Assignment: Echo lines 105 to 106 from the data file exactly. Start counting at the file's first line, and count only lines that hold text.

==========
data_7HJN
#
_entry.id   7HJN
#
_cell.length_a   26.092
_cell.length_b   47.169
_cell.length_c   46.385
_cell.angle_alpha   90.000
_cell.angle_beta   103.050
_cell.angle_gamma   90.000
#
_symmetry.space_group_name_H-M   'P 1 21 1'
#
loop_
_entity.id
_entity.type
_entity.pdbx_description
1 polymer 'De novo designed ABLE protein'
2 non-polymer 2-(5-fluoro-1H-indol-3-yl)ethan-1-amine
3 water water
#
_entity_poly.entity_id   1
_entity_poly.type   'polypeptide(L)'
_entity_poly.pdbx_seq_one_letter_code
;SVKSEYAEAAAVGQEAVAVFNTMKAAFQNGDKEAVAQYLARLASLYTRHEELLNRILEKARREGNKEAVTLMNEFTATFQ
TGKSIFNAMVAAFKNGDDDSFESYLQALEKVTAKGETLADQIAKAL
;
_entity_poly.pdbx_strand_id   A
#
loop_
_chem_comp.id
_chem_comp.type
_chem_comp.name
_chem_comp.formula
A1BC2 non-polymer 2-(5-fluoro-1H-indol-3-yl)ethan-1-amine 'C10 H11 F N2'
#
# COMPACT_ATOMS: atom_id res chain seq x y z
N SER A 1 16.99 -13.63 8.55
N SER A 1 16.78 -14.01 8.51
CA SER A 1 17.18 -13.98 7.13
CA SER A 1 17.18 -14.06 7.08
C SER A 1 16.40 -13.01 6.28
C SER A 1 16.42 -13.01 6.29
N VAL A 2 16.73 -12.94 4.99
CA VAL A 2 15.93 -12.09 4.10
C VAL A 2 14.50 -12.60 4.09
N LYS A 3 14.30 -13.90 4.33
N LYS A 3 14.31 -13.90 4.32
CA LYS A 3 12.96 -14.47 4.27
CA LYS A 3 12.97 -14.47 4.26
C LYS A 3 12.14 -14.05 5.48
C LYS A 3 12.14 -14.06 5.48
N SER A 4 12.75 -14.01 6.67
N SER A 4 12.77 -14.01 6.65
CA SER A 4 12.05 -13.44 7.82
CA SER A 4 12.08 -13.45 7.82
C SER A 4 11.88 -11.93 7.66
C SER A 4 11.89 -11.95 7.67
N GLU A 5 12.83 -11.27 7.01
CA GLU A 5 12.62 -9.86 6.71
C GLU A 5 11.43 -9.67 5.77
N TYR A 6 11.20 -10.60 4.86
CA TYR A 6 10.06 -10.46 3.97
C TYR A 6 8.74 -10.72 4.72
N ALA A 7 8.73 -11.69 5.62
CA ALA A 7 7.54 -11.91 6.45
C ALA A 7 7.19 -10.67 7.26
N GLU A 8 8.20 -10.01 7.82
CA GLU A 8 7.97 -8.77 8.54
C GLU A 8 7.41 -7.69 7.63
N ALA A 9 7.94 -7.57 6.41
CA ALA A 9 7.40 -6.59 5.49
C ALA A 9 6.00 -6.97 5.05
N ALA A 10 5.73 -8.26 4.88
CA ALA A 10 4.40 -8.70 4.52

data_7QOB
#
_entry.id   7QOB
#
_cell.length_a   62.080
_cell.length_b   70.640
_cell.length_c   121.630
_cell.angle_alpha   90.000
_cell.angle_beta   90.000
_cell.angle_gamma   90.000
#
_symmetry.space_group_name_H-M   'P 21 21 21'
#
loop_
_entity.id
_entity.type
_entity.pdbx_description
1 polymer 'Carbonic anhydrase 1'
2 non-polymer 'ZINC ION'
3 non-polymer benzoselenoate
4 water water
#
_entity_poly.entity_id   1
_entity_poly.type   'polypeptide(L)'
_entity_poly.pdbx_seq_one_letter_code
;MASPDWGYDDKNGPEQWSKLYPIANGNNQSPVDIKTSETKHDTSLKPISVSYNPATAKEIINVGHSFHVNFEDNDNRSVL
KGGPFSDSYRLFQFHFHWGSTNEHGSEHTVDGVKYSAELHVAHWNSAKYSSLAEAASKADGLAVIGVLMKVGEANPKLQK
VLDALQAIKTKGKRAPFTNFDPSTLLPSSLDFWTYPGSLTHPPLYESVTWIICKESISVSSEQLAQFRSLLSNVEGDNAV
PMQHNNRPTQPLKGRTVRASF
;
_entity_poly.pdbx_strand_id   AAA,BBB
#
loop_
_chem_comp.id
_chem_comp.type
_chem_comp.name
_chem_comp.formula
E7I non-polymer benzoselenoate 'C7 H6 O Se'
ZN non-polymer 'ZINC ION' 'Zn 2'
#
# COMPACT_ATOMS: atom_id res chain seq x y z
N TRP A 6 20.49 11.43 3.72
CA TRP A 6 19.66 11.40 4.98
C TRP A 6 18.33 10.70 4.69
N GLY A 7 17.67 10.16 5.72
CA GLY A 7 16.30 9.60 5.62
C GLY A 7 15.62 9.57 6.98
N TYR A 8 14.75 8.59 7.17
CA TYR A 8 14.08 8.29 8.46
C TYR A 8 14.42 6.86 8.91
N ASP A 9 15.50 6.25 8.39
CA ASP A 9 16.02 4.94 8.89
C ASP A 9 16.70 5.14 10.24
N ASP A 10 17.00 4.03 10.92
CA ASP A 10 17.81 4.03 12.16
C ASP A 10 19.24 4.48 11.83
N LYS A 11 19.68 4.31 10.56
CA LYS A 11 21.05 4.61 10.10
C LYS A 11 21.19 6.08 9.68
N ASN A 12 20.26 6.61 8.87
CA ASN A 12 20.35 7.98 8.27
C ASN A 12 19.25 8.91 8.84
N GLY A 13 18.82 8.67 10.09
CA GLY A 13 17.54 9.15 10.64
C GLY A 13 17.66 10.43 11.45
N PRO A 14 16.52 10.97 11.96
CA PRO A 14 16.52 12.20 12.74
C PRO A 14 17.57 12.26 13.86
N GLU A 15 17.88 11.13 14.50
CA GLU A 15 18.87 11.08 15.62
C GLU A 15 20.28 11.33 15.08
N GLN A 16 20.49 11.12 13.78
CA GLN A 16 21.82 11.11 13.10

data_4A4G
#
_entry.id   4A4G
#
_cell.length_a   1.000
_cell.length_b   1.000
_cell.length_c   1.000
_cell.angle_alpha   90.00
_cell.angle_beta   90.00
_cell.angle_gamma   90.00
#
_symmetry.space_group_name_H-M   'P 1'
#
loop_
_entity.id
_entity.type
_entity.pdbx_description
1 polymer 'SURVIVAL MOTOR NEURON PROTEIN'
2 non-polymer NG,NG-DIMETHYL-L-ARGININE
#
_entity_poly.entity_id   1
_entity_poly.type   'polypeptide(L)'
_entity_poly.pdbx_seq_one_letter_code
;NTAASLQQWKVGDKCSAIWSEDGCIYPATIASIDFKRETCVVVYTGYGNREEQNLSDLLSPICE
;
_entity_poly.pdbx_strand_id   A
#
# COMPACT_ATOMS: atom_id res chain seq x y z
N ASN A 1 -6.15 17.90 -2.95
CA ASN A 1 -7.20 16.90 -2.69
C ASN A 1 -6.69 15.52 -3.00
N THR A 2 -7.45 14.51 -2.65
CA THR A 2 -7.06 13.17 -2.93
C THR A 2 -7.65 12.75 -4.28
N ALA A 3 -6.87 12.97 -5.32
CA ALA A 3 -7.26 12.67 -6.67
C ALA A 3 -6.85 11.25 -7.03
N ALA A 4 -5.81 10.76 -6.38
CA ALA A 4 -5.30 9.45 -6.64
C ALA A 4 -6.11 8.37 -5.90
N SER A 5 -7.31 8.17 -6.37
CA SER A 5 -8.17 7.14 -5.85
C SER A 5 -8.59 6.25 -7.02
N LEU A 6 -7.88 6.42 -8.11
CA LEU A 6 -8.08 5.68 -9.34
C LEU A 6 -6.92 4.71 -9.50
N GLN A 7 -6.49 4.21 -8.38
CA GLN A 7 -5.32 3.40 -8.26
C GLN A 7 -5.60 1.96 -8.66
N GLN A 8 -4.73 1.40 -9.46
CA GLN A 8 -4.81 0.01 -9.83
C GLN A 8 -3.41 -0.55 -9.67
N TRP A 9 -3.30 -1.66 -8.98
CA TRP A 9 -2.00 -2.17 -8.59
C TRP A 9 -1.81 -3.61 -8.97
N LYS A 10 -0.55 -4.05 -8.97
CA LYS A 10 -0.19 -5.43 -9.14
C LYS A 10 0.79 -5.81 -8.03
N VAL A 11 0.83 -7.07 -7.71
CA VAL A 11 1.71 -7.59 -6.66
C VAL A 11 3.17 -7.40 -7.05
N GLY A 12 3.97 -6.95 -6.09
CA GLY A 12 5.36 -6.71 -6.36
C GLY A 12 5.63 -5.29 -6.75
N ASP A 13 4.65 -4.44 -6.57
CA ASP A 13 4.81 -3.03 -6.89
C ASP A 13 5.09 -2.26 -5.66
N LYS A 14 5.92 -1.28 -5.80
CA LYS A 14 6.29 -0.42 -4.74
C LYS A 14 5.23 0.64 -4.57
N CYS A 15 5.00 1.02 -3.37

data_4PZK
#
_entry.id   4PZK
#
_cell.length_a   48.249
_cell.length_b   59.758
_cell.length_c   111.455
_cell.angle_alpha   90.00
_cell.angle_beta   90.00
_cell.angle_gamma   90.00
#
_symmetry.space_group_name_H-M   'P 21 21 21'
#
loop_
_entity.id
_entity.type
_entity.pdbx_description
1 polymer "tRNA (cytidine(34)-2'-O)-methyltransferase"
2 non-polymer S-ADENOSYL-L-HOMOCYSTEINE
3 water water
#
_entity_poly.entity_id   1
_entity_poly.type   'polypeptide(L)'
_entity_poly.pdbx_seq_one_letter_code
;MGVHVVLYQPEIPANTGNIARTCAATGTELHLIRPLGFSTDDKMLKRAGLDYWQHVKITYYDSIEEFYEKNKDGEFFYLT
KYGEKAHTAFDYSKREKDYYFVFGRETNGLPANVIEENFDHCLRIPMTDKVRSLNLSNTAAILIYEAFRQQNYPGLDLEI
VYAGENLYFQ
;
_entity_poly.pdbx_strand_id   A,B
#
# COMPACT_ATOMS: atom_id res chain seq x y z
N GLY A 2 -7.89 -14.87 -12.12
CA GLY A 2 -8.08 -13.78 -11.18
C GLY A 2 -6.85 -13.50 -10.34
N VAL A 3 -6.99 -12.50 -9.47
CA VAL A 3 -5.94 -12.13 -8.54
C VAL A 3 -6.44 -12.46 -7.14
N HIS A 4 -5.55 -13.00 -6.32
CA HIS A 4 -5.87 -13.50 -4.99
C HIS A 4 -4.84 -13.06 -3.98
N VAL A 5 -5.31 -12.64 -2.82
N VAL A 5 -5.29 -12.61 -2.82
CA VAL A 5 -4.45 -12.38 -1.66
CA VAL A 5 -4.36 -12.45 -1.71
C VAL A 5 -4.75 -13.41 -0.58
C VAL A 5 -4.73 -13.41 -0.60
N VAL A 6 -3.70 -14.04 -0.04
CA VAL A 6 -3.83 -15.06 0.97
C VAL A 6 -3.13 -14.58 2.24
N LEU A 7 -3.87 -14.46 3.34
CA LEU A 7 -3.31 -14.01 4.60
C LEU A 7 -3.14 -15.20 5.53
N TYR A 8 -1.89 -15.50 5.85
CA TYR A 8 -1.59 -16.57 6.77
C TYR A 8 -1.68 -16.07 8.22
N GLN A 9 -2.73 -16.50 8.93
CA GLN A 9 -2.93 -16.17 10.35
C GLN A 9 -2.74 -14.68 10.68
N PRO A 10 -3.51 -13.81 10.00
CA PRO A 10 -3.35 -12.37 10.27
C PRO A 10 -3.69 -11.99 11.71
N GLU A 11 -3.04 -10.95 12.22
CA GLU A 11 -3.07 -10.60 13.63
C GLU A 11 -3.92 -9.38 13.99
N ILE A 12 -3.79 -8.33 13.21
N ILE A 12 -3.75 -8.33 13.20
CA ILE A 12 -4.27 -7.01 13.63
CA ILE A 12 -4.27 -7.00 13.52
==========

;
_entity_poly.pdbx_strand_id   AAA,BBB